Static-safe gloves. Anti-static wrist straps. Anti-static shoe straps. Must wear anti-static smocks at all times. When you enter or leave and re-enter the shop you have to stop at a check station to verify that you anti-static devices are working, even if you only go to the bathroom. If you don't, your name shows up on a display board for all to see. (You have to punch in your employee number each time.)

We're not allowed to have a pencil while on the work floor, even if it's only in your pocket. Ball point pens, grease pencils or Sharpie markers only. We're not even allowed to have ordinary paper on the shop floor unless it's inside an anti-static sleeve.

There is a blue line around the perimeter of the shop floor. If you step over that line and you're not following the rules, you can get sent off until you fix whatever problem you were caught for.

So... Long story short...
I know that the boards in cinema processors aren't as critical as the ones that go in EKG machines or heart defibrillators but, if you want to keep your equipment working, this is something to think about. Especially if you're talking about vintage equipment that will be difficult or impossible to replace.

Overworking solder connections might cause a failure down the road.

It might be worthwhile to consider a no-solder solution if it is practical.

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Steve Guttag
We forgot the crackers Gromit!!!

Posts: 11749
From: Annapolis, MD
Registered: Dec 1999


 - posted 12-24-2016 03:26 PM      Profile for Steve Guttag   Email Steve Guttag   Send New Private Message       Edit/Delete Post 
I think that there just isn't enough call for it to worry about. So you get 10-15 years on each battery change. So with two battery changes you are out to 45-years. How long is anywhere here going to worry about it?

However, along that same line of thinking, when our AT&T partner system started acting up because the voice mail battery failed (it pretty much took the whole phone system down). We did indeed solder in a cordless phone battery socket to make for speedy changes. Now the cordless phone market isn't what it used to be (who has land lines anymore? However, that battery has been on the job for probably 15-years now. The original only made it about 5 years.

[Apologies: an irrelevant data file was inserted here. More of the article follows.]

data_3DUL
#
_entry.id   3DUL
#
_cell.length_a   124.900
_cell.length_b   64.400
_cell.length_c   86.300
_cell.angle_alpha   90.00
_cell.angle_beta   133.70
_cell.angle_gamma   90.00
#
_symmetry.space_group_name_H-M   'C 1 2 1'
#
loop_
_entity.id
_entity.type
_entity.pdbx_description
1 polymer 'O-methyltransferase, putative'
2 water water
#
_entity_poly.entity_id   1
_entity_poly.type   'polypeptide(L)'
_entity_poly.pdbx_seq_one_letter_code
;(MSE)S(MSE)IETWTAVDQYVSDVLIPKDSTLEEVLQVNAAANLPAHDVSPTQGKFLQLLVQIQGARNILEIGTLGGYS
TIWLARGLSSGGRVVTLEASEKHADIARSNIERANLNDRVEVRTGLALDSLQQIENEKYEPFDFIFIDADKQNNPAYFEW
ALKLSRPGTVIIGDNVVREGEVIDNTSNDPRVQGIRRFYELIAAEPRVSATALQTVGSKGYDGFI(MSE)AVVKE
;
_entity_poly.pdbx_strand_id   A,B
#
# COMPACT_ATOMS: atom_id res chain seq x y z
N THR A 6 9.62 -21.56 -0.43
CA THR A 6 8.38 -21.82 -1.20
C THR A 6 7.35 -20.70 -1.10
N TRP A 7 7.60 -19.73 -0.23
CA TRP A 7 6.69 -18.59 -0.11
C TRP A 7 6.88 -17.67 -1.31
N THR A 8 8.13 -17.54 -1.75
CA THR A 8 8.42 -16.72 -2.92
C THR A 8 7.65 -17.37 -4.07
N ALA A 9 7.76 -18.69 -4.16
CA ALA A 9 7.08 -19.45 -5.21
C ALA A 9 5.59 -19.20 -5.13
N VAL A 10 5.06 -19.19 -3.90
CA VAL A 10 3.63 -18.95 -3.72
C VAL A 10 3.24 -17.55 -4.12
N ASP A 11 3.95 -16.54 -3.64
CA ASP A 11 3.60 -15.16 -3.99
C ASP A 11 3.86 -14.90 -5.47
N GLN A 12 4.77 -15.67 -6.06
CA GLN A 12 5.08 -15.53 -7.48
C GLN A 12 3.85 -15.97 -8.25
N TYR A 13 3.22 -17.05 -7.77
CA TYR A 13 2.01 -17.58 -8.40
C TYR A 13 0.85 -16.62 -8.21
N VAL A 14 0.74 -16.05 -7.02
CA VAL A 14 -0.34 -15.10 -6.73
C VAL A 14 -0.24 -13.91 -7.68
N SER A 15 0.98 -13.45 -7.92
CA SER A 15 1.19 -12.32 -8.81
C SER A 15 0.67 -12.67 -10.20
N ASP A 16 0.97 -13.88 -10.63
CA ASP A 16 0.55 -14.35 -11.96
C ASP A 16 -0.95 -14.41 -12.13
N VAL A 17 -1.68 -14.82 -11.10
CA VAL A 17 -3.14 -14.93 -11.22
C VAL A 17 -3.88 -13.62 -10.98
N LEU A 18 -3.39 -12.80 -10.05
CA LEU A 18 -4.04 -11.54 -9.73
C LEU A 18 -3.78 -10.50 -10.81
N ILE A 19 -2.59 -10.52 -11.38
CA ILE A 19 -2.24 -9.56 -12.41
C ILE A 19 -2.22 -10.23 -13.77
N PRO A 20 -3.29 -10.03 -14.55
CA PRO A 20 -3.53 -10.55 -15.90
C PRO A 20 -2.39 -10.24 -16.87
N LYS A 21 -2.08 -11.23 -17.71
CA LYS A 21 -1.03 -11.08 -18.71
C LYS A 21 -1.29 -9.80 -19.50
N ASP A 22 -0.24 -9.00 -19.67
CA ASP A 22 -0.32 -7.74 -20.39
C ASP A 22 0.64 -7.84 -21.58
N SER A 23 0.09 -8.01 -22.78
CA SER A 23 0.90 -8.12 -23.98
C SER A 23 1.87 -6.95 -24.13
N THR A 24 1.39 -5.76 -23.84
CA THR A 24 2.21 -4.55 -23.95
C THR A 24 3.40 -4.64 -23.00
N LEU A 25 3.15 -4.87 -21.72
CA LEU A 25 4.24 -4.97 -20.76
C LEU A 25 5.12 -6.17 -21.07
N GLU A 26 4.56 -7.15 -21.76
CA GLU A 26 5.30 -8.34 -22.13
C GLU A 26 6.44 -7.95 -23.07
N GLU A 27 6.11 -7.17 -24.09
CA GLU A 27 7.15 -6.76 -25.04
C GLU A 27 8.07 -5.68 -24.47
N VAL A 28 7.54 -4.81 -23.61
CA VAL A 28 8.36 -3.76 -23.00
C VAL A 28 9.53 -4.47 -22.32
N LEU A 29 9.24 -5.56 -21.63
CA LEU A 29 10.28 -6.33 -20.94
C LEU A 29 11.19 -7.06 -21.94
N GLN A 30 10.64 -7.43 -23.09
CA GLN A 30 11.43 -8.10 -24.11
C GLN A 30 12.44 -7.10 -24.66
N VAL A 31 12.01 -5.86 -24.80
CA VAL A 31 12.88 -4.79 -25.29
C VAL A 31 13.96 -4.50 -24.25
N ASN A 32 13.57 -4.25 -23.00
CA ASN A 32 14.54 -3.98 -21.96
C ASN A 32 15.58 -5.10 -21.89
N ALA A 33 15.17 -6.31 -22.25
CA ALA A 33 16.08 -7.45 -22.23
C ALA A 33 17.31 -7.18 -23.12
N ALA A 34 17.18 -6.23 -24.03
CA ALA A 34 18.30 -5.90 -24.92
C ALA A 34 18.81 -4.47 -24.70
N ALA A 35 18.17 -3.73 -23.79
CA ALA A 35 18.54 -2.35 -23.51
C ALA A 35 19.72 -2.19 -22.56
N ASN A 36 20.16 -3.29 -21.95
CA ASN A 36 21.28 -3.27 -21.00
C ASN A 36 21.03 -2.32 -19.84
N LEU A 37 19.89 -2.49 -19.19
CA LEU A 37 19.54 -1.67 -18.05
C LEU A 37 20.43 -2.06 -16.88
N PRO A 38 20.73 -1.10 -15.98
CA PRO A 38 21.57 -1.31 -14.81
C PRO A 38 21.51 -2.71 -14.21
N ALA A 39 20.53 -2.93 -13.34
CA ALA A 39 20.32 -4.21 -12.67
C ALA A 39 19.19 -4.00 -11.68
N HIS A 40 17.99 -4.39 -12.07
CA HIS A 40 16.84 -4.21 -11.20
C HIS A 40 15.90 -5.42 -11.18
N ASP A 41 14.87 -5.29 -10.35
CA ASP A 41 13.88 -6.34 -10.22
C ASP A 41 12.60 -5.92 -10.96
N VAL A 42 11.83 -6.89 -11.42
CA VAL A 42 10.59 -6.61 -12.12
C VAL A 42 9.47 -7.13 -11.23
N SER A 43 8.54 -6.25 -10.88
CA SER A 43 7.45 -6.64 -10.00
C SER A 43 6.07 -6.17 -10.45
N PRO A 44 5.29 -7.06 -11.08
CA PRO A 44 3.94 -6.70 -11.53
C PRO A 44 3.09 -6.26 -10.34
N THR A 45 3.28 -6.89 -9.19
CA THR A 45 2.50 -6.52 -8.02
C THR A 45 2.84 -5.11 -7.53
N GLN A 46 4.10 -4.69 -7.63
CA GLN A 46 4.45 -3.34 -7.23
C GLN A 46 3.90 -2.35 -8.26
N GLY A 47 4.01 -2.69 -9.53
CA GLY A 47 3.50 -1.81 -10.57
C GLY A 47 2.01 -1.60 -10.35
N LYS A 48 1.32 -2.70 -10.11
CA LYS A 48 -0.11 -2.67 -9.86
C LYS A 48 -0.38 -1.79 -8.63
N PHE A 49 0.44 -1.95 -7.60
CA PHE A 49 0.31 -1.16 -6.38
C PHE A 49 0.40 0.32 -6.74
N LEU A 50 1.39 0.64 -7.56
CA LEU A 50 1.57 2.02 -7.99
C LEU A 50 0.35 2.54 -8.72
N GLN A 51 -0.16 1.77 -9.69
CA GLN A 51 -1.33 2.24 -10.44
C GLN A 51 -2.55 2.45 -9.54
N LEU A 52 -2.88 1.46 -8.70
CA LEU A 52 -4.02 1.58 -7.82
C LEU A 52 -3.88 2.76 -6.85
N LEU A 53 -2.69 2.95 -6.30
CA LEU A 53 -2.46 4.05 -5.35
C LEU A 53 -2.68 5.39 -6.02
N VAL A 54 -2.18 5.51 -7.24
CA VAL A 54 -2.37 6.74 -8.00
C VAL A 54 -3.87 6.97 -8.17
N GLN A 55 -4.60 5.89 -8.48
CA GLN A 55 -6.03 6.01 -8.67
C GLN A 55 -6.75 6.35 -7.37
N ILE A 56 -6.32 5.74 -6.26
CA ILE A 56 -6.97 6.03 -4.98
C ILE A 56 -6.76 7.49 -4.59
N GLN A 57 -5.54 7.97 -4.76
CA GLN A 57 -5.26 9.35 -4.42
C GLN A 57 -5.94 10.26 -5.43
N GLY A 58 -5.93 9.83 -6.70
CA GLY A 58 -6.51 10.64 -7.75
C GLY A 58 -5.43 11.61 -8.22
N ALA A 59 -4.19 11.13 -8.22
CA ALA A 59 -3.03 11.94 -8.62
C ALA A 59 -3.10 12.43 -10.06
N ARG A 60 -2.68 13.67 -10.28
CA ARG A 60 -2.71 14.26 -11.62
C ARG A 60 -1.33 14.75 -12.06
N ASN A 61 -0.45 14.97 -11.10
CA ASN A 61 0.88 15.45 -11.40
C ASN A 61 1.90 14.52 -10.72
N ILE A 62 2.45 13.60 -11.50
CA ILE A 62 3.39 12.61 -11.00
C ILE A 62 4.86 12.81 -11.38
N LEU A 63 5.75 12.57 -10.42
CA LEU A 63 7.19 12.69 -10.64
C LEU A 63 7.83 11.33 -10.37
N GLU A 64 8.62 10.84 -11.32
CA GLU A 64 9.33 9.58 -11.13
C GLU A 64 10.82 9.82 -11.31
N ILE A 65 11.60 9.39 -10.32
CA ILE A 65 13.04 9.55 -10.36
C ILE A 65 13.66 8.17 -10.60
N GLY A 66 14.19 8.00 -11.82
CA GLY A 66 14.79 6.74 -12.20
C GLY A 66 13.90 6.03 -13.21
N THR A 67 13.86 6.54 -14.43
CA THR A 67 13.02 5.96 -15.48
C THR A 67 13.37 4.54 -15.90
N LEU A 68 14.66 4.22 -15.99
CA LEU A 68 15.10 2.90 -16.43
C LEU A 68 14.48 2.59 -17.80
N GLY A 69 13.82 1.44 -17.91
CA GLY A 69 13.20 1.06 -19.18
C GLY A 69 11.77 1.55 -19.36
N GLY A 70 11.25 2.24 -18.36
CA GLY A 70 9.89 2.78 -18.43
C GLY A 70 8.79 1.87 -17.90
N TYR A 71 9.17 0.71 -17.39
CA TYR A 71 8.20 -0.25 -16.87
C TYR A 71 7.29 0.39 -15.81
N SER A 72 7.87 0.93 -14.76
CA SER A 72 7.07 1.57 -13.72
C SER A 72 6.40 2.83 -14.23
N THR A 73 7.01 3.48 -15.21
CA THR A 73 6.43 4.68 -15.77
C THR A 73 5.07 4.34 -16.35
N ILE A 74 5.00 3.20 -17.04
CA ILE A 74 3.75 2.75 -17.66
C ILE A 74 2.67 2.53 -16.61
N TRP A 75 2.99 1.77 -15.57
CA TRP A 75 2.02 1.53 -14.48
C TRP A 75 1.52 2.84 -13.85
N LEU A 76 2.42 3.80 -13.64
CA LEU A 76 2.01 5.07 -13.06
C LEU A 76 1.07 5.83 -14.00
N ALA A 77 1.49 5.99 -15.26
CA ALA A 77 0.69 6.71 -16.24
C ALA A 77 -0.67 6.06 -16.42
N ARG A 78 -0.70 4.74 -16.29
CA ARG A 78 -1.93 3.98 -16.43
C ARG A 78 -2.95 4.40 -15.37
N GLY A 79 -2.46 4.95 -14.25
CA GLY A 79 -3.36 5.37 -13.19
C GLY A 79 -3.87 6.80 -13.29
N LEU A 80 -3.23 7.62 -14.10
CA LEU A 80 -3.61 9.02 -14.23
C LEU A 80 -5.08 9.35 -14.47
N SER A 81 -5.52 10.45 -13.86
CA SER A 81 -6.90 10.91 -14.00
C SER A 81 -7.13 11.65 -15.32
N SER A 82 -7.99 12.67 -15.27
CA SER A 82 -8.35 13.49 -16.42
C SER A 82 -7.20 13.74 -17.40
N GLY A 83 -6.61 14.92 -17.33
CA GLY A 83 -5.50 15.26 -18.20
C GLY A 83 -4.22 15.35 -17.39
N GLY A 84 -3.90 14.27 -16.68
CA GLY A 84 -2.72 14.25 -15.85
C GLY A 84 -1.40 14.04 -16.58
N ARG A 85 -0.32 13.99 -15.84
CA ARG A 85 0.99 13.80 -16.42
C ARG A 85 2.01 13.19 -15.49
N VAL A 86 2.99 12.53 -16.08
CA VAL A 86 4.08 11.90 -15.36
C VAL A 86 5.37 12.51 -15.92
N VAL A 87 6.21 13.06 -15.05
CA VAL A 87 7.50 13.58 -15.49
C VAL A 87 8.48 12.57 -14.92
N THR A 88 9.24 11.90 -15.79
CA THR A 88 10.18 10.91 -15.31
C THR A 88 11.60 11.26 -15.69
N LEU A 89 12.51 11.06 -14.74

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Mark Gulbrandsen
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From: Bountiful, Utah
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 - posted 12-24-2016 03:47 PM      Profile for Mark Gulbrandsen   Email Mark Gulbrandsen   Send New Private Message       Edit/Delete Post 
And in a small screening room with a competent operator you don't really even need it. It was there mainly for automation reasons I decided I'm leaving mine out.

But, yes. Locating it off board would be very easy to do.

Mark

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Steve Guttag
We forgot the crackers Gromit!!!

Posts: 11749
From: Annapolis, MD
Registered: Dec 1999


 - posted 12-30-2016 09:52 AM      Profile for Steve Guttag   Email Steve Guttag   Send New Private Message       Edit/Delete Post 
Without the battery, all of the fader memory functions don't survive a power cycle (nor probably any software configurations but I know, for sure that the fader will wake up at 7.0 without the battery and in Optical Stereo).

So I've looked around where we have Panas installed as well as what we have at the ready for repairs to existing systems. It would appear that if you have one that is powered on regularly, the battery decay is MUCH slower than one that is constantly on the battery. So if you have a spare module (as some of my sites do), then that battery is probably showing decay. However, if you have yours powered up daily, then they show almost no signs of decay...even after 13-years.

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Mark Gulbrandsen
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From: Bountiful, Utah
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 - posted 12-30-2016 01:27 PM      Profile for Mark Gulbrandsen   Email Mark Gulbrandsen   Send New Private Message       Edit/Delete Post 
Thats good to know. Mine only gets powered up a few times a month and I am leaving it out. The firmware is stored on a programmable EPROM chip that plugs in so there is no issue with software. We actually had Ray write a special version of that firmware to work around some goofy automation systems a customer had and didn't want to get rid of. However... EPROM's are also not an absolute permanent storage place for code, although they last a very very long time. In one of my Test Equipment groups a guy had an HP54111-D Scope where one of the EPROM chips became corrupt. Another guy offered to read out and store the code off the ship and reprogram his. Well, I sent the guy my set of four chips and the code was all extracted and his scope was saved. Plus the code is now on the HP Group web site for anyone that needs it. This same issue will eventually happen to many of the EPROM chips out there once they get to be 20 to 30 years old.

Mark